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OKLAHOMA CITY TOUR

Visits to the Capitol, the State Museum, the OK City National Memorial, the Cowboy & the Western Heritage Museum

semi-overcast 90 °F

"Howdy, Y'all";

Today was a full day. My first stop was at the State Capitol building where I received a docent-led tour of the building. The gentlemen docent was a retired college professor (Ph.D.) and very knowledgable. The building is currently undergoing a three year $250+ million repair and restoration so we walked around the scaffolding, etc. as he explained Oklahoma, its history, its people, etc., to me. I mentioned the 'Trail of Tears' yesterday and although thousands of Indians died along the way 5 major tribal units survive to this day; Cherokee, Osage, Cheyenne Araphao, Comanche Apache, & Chickasaw. He said that today nearly everyone in OK has Indian blood in their veins. It being a land-locked territory with poor transportation before the railroads came, marriages of whites and Indians were common. OK's Capitol is the only one with producing oil wells both on the north and south side of the building. OK City literally sits on a subterranean sea of oil.
The structure is of Indiana limestone, as are most Capitol buildings due to limestone's resistance to the weather. Inside it is decorated in Alabama & OK pink and black marble. The building was completed in 1917 without a dome, as was planned. Lack of funds prevented the completion. Private funds were later raised and the project was finally finished in 2002. The 157' dome is topped by a 17' Native American bronze statue. OK's Indian Heritage is proudly displayed throughout the building. The Governor, the Senate, and the Legislature all have term limits, 12 yrs. for Senate and Legislature, and 8 yrs. for Governor. Great concept!

My second visit was to the State Museum located near the Capitol in a beautiful modern building. A large emphasis was on their Indian heritage with half of the ground floor devoted to that. The other half dealt with the history of Free Enterprise and OK as the Crossroads of Commerce. The second floor of exhibits dealt with the Land Runs (homesteading), Farm & Ranch, a Sod House, Law & Order (the old west), Oil & Gas, the Civil War, and the Military contributions including Astronauts and NASA Engineers made by "Okies".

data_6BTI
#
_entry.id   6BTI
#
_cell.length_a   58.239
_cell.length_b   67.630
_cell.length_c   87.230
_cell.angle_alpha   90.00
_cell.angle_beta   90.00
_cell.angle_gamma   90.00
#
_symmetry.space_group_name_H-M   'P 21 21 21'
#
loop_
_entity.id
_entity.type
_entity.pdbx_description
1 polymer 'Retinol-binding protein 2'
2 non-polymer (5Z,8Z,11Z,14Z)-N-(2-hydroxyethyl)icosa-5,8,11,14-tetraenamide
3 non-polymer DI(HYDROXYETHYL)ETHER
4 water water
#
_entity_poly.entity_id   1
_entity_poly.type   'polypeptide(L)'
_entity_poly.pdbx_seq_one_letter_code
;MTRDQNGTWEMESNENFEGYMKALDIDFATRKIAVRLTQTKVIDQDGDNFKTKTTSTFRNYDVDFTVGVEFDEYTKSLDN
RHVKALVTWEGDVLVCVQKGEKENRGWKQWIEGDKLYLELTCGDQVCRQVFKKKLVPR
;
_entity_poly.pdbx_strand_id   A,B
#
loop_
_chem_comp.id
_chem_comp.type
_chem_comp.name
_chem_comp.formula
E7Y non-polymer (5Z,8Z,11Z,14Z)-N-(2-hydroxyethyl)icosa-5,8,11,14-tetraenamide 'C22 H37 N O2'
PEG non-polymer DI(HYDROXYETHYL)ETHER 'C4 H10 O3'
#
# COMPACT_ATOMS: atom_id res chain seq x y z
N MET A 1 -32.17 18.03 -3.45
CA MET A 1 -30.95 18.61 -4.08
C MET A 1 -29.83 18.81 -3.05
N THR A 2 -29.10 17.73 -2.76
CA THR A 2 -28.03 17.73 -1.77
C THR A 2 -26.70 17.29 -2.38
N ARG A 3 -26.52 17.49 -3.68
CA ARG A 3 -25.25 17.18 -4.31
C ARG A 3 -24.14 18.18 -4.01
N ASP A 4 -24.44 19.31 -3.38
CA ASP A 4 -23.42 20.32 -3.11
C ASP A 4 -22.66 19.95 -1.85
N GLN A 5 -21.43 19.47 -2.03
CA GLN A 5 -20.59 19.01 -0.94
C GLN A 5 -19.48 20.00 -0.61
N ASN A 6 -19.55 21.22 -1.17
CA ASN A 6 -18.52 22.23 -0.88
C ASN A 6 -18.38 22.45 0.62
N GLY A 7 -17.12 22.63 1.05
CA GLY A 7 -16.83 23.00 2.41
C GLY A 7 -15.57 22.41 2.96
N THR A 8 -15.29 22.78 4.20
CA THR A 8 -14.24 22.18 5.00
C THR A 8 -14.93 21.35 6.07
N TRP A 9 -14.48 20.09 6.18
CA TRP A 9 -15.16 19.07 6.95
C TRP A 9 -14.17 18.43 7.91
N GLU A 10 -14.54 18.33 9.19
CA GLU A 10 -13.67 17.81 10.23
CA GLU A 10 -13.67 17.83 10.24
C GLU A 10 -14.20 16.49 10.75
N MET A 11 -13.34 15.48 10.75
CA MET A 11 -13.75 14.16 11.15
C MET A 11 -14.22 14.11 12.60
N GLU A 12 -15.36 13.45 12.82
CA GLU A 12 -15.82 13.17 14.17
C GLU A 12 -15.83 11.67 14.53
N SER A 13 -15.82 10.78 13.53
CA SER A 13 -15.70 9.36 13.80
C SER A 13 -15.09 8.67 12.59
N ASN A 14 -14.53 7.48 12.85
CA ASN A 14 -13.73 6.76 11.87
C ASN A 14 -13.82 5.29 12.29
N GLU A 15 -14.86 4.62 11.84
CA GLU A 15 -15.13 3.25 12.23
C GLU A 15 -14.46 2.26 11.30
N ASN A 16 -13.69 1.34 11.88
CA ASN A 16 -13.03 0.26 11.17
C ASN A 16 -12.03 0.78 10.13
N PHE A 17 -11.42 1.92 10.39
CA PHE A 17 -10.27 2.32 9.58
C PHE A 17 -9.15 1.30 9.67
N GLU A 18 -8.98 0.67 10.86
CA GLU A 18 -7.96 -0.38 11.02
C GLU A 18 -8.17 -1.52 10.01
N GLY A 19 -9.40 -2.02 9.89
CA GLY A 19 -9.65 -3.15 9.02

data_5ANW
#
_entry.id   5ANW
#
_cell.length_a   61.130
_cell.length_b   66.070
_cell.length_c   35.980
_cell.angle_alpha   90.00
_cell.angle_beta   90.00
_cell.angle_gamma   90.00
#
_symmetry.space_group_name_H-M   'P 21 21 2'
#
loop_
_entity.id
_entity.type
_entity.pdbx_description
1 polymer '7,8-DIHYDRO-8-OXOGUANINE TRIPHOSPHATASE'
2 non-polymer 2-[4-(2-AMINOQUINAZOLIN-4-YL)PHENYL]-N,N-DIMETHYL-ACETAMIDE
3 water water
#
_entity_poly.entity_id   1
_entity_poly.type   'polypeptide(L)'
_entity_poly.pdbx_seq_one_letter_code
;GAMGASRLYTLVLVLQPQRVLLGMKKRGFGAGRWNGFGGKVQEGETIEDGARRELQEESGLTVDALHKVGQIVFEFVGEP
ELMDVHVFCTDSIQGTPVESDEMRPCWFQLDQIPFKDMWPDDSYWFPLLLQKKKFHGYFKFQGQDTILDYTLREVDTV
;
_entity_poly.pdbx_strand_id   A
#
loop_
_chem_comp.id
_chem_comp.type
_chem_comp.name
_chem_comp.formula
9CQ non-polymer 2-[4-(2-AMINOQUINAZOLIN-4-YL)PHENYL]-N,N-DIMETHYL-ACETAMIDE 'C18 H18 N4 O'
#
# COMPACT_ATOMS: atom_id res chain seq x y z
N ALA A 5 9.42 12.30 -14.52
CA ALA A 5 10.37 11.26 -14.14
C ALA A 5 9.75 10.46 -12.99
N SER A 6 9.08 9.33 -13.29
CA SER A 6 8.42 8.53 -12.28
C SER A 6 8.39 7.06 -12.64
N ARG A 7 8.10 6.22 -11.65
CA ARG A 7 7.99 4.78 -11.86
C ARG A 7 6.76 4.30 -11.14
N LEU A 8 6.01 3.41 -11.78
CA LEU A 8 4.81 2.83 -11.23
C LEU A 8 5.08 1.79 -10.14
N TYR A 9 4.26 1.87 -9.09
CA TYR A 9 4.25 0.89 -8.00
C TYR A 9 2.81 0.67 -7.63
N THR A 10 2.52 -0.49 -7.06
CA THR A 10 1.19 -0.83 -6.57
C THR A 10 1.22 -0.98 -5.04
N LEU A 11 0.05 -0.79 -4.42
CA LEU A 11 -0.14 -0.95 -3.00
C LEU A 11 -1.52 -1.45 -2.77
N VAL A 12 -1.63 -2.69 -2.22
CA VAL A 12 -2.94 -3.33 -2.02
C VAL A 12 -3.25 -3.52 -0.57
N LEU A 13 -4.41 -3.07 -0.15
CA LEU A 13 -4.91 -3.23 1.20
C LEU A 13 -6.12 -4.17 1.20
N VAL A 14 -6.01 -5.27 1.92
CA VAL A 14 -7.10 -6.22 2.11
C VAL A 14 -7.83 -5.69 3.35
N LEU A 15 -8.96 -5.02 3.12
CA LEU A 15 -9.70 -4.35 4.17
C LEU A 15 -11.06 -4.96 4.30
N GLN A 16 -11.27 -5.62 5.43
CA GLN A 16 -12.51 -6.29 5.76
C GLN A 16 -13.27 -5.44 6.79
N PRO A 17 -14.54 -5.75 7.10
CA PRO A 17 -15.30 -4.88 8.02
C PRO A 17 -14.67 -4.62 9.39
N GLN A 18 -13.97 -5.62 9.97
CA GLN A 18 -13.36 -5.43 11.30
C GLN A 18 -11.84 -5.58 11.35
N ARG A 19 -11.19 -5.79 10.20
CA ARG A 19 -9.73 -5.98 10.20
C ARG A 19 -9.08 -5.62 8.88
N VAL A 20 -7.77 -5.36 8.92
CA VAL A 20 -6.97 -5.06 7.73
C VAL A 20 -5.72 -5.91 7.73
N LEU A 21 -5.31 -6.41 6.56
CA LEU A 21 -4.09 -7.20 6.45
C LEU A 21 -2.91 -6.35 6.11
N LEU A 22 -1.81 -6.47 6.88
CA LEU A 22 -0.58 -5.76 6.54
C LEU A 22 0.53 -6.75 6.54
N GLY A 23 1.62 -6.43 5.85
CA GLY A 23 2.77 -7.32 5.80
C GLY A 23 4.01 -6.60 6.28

From there I drove downtown to visit the National Memorial Museum, the site of the April 1995 bombing of the Federal Building where 168 people were killed. A beautiful memorial park has been established with a large reflection pool in the center. Adjacent along the pool are bronze engraved chairs with the names of those who perished that day. It was very moving and very beautifully designed. Inside the story was traced in chronological order events leading to that moment of explosion, and the aftermath of rescue, finding and removing remains, and capture of those responsible.

With some time left, it was about 3:00 pm, I drove to the Cowboy & Western Heritage Museum not knowing what to expect. Boy was I surprised. It is a huge facility, a National Heritage site, and first-class, obviously well funded. Inside there were hundreds of western paintings and sculpture from leading artists including Frederic Remington, and Charles Russell. The paintings, many of which were available for sale, had prices of $25,000., $50,000. or more. None under $10,000. Also, a gallery had a full-size western village typical of small settlements in the old west. An extensive gun display was featured with rifles and hand guns manufactured by Colt, Remington Arms, Marlin, Savage, and others of the period. Hollywood romanticized the old west in movies. Actors like John Wayne, Tom Mix, Gene Autry, Roy Rogers, William Boyd (the Lone Ranger) and others popularized this era in the 1950's & 60's. It was an unexpected treat to have spent the time touring.

A friend from back home e-mailed me about a steakhouse in 'Stockyard City' that she patronized over 42 years ago. She said the food was great and while working on a week's assignment in the city at that time she went back each night to dine. It is amazingly still in business, the Cattleman's Cafe. I decided to try it and my steak was a '10' in tenderness and flavor. The home-made rolls were fantastic, too. A glass of wine, but no dessert! What a great meal!

Posted by dixter 18:48 Archived in USA Tagged museum 4 visits

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